I found out I was pregnant the second semester of my freshmen year of college. It was early spring, and I knew I would have my baby during the fall semester, sometime in November. For the first several weeks of my pregnancy, I was not able to think long term. I could only focus on the present, how I felt I would have to quit everything in my life, and how many times I was throwing up. I began to miss almost all of my morning classes. I was a good student, with good intentions to go to class, but I would wake up and feel nauseous, sometimes even throwing up and having to go back to bed. After noon, I would feel better but it was those mornings that were so tough. I did not know what was happening to my body.
Working Hard & Never Giving Up
I remember having to tell one of my very early class professors I was pregnant. I met him in his office during the afternoon, ready to apologize and turn in some late assignments. As I told him that I was pregnant and having difficulty making his class due to morning sickness, I choked up a little bit. As he listened, he pulled out his attendance book, the old fashioned ones with green and white columns, and scribbled over the last several boxes with the symbol for excused. It was a hurried scribble and he quickly put the book away and looked back up at me. He didn’t say much, but somehow I knew he understood that I was trying, and failing, and his help meant the world to me.
Over the summer, I worked three jobs and took online classes. I felt the need to prepare as much as possible, knowing that the father of my baby was not going to be very involved. When fall came, I had been transferred to a new university in a different state, one close to home.
I remember starting my first day at a brand new university with a seven month along pregnancy belly. I got many stares that August day and it wasn’t very easy to make friends. I felt as if everyone thought I already had a life, lots of friends, and a plan ahead for a family. This was one of the loneliest times in my life. My heart desired to have that perfect family, except my head knew that it would be just me and my baby in a few short months.
I truly believe God was watching out for me during this time though, because I had a fairly easy pregnancy and delivery. I was able to eat healthy and drink lots of water, despite my crazy busy schedule. I worked with my professors and I finished school a month and a half early. My finals were finished well before anyone else was even thinking about them. God gave me drive and perseverance that I am extremely thankful for.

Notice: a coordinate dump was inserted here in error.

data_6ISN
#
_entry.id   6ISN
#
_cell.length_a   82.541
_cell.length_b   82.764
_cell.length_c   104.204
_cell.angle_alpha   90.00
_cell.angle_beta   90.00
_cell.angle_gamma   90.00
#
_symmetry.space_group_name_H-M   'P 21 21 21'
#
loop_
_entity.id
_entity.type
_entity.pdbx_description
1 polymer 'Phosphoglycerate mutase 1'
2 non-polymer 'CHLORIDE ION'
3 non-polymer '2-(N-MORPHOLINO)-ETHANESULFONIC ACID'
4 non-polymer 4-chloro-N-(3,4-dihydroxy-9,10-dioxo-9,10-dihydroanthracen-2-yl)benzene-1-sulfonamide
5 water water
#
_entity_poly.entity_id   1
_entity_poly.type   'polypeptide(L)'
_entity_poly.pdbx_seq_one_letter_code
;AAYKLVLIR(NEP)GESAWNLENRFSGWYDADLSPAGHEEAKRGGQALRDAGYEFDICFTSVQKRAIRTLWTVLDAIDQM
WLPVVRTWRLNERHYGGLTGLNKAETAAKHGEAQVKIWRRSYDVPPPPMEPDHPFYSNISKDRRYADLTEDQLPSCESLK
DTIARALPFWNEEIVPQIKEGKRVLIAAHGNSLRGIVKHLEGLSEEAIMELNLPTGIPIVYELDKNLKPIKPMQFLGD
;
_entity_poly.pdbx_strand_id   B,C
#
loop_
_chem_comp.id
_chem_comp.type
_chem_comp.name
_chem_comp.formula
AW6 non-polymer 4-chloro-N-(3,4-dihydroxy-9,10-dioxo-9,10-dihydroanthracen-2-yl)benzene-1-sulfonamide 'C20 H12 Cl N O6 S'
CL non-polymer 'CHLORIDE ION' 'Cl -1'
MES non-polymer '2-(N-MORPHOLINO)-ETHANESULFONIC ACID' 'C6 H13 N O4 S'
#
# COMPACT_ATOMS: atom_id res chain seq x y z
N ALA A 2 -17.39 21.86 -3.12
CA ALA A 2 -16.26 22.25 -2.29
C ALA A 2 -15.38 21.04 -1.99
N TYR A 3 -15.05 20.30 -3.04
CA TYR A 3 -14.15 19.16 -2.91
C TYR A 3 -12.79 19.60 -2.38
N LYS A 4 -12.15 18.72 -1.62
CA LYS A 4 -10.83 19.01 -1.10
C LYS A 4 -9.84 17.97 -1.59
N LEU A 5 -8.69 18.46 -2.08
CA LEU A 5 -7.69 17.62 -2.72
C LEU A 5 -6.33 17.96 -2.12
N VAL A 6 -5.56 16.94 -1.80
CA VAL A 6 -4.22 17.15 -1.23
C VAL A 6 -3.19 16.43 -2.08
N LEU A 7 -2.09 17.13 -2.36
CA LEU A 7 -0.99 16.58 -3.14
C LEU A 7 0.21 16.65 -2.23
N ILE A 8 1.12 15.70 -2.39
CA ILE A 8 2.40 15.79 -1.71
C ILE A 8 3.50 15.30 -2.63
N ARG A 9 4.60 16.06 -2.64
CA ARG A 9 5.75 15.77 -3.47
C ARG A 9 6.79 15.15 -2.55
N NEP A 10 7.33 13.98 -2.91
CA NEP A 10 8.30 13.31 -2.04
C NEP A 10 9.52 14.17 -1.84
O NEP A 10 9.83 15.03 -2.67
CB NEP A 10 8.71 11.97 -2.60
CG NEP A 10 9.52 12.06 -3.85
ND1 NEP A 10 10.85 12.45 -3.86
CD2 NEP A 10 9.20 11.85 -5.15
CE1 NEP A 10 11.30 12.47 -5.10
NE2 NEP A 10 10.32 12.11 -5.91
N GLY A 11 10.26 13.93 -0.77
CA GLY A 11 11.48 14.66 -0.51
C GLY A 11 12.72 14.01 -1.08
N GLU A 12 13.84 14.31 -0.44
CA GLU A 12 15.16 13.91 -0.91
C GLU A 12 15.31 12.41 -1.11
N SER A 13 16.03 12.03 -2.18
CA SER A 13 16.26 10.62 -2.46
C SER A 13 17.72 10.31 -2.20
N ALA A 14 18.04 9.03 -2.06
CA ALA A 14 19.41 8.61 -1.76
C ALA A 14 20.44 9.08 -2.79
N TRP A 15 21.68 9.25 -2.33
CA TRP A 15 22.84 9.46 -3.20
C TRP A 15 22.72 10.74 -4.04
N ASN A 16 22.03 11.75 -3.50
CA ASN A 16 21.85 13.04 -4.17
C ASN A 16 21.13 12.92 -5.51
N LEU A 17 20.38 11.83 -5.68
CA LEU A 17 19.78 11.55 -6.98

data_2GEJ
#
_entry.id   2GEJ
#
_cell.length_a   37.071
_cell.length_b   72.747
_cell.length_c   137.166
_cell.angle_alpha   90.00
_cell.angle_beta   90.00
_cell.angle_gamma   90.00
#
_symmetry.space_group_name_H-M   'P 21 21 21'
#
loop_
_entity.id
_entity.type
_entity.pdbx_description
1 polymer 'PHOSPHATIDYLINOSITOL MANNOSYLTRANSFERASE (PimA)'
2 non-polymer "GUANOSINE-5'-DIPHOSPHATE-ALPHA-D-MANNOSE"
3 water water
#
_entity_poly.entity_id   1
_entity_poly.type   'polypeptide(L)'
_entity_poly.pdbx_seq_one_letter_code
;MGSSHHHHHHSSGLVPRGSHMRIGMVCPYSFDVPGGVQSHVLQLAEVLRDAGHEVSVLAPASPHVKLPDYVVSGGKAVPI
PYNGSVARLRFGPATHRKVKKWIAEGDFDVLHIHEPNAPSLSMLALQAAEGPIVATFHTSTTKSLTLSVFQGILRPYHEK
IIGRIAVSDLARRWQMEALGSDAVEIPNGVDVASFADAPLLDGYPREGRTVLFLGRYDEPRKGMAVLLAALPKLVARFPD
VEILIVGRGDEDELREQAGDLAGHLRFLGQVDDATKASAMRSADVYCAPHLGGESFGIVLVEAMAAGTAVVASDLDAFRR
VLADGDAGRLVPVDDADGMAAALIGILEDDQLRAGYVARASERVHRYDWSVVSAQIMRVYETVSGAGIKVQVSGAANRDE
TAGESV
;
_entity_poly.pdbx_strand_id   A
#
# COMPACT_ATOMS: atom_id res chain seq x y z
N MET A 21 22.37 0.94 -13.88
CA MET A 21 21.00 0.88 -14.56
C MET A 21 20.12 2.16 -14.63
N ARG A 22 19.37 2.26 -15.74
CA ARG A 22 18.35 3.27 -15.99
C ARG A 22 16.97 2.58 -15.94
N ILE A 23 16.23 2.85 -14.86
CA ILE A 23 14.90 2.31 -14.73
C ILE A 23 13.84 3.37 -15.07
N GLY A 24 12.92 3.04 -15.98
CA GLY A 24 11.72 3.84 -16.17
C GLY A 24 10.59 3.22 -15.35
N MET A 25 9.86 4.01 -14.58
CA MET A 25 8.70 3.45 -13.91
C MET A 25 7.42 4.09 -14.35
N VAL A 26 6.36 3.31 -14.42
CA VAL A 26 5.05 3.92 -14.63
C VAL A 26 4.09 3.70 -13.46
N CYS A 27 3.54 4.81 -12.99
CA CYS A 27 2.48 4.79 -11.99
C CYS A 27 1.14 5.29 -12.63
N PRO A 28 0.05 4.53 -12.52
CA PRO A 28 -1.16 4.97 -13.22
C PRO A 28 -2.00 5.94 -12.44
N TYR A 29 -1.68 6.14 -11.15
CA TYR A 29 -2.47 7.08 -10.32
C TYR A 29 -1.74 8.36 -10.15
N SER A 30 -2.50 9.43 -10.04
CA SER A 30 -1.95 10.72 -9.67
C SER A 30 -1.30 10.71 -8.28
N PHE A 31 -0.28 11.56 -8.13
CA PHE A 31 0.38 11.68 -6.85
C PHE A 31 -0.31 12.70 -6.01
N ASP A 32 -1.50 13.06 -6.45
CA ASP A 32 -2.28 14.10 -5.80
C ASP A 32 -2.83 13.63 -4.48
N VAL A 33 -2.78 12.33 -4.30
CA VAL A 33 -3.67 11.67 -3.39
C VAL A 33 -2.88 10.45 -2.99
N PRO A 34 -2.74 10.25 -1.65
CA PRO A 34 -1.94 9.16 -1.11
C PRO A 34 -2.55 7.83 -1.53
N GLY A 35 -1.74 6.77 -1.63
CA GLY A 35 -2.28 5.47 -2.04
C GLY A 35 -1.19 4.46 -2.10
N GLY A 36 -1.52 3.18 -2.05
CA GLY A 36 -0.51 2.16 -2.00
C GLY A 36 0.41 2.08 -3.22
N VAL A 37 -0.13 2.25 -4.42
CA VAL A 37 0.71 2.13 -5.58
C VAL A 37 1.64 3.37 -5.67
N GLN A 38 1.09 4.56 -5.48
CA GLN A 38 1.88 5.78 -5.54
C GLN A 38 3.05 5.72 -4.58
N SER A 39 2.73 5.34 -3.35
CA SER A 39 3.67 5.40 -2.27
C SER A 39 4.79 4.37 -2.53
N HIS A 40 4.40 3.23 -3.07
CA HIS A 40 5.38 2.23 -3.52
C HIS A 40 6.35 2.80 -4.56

Random Acts Of Kindness Go A Long Way
It didn’t just “come easy” though. As a fulltime student, I was taking 18 credit hours in three different buildings on campus. I was on the highest story of each building, in historic buildings that did not have elevators. Three flights of stairs several times a day in third trimester of pregnancy is quite the sight to see. I cannot tell you how many times I told the people behind me that they could pass the large, slow moving momma. I chuckled to myself when they saw how big my belly was and pictured myself with flashing yellow lights. Because the desks were attached to the chairs, there was not room for me to sit facing forward. I would turn my desk sideways and prop my feet up on the seat next to me. Many classmates learned to step over my legs and scoot back to give me extra space to walk by. Lots of students would open the doors for me, and if I dropped anything, there was always someone there to pick it up. I will forever be grateful to these strangers who helped my large self during this time through even the smallest acts of kindness.
You Can Do Anything You Put Your Mind To
To any student mother on campus now, do not let anyone tell you that you cannot do anything.. Surround yourself with only supportive and positive people. Do not listen to anyone negative or doubting in your life. Instead put your head down and SHOW them that you mean business. Think about your future goals, both short term and long term, and set steps to get that done. Don’t be afraid to ask for help and know that help is there, through organizations such as Birthright (and many others!) and in the people God will no doubt place in your life to support you.